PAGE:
Mortgage, Mortgage, Mortgage: house-buying in 2017

Our housing correspondent, BARRATT HOLMES, on the return to Croydon of a weekly piece of property porn

The Channel 4 property show Location, Location, Location this week comes to Croydon and, in its 23rd series, delivers an episode which sums up the wretched state of today’s unaffordable housing market in south London quite neatly, with the featured house-hunters needing substantial savings and three salaries to be able to afford to buy a home.

Coming to a street near you: Kirstie Allsop and Phil Spencer have been filming in Croydon

The programme, which is transmitted on Wednesday at 8pm, features three former school friends, all now established in good jobs with salaries, but which would never be enough for any one of them singularly to be able to get near even a deposit for one of the rabbit hutches in the sky which profit-hungry developers are putting up around town.

With property prices for flats and houses now north of £350,000 for even the most modest of Victorian terraced houses, the sort of couples or singletons who used to be featured when the show was first aired are today being expected to find upwards of £40,000 just as a deposit on a home. With a standard repayment mortgage, that would mean a crippling monthly bill of more than £1,600 – or total repayments of £19,200 per year.

Faced with that eye-watering prospect just to get on the first rung of the  property ladder, Croydon’s three amigos opted for a novel solution by clubbing together their combined resources to buy a home – while also potentially creating a nightmare version of Men Behaving Badly meets Peep Show.

When the Channel 4 programme’s producers were planning to film in Croydon in March, they liked the trio’s tweak to the programme’s usual format and moved into action to try to find them a suitable home to buy.

With co-presenter Kirstie Allsop leading the way, the three guys laid out their requirements, which included good travel links for the commute into central London and a property which offered three similar-sized bedrooms.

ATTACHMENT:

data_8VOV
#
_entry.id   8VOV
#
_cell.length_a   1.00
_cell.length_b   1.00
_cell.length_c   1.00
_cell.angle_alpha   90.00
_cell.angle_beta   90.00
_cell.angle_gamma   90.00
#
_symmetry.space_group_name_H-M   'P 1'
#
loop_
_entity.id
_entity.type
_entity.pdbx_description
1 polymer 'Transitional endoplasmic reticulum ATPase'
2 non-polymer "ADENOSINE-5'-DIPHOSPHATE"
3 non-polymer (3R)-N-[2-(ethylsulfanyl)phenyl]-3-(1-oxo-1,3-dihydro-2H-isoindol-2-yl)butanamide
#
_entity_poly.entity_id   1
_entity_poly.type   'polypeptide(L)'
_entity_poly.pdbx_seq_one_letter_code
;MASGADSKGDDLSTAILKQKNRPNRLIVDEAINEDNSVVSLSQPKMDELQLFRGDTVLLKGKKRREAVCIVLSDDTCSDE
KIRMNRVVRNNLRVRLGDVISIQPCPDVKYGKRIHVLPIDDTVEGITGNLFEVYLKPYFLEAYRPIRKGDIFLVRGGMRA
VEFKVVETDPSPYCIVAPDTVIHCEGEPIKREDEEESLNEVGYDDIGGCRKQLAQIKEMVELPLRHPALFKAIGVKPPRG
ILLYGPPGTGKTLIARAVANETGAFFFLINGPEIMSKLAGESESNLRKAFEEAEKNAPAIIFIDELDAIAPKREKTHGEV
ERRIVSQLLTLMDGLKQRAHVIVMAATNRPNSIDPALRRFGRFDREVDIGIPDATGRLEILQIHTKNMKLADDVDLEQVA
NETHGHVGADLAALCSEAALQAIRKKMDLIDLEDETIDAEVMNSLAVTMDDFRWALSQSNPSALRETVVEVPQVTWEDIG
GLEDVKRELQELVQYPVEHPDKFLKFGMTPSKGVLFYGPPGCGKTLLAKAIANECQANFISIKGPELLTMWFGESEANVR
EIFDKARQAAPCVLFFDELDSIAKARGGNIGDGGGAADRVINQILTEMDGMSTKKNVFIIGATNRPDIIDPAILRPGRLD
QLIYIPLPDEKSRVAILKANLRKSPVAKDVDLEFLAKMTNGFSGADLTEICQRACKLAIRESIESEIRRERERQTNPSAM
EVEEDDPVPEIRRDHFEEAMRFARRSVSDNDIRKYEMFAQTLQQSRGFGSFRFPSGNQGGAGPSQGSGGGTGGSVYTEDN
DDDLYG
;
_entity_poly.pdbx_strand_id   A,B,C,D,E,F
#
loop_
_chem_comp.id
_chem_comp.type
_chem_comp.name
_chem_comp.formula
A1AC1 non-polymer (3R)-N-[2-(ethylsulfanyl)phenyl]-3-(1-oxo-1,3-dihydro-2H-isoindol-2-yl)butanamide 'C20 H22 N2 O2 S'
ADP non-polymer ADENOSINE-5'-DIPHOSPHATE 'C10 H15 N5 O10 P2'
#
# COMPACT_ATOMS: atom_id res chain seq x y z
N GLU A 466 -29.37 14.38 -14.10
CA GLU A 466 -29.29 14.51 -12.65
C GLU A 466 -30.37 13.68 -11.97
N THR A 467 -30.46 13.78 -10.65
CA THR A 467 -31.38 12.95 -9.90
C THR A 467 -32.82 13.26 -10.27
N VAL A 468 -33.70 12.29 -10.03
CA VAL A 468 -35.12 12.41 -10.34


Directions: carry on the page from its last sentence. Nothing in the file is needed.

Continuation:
The trio, who used to be in a band together (what happened to Ringo is not revealed in the programme), also wanted space where they could practice their eclectic guitars without disturbing the neighbours too much. It was a challenging spreadsheet to set before the production team’s impressively connected squad of house-finders.

Location³ has survived becoming too tired a format because of many viewers’ constant fascination with their homes, improving them, and their valuations. The programme is undoubtedly property porn, providing estate agents with wet dreams, helping to add thousands to local property values after Location³ has visited an area.

The show has been airing for long enough now – the first programme was made in 2000 – that this latest series is including a few wistful glances back to previous visits to towns and cities, a time when Phil Spencer still had some hair and when property prices were in some cases half of what is being asked in 2017.

There should be scope for that in this Wednesday’s show, as Allsop marches her three young men through Addiscombe and South Norwood in search of a home which could only be bought with the purchase power of three combined salaries.

“Someone once said that they wanted to make Britain a property-owning democracy,” someone close to this week’s programme said. “But this week’s Location, Location, Location in Croydon will demonstrate quite how far out of the reach of ordinary working families owning a home really is.

“That obsession with property ownership has served us very poorly – the time has long since passed when the government, the Mayor of London and our local boroughs should be developing homes for social rent, to meet the growing demand, and to take the heat out of the steaming private housing market.”

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News, views and analysis about the people of Croydon, their lives and political times in the diverse and most-populated borough in London. Based in Croydon and edited by Steven Downes. To contact us, please email
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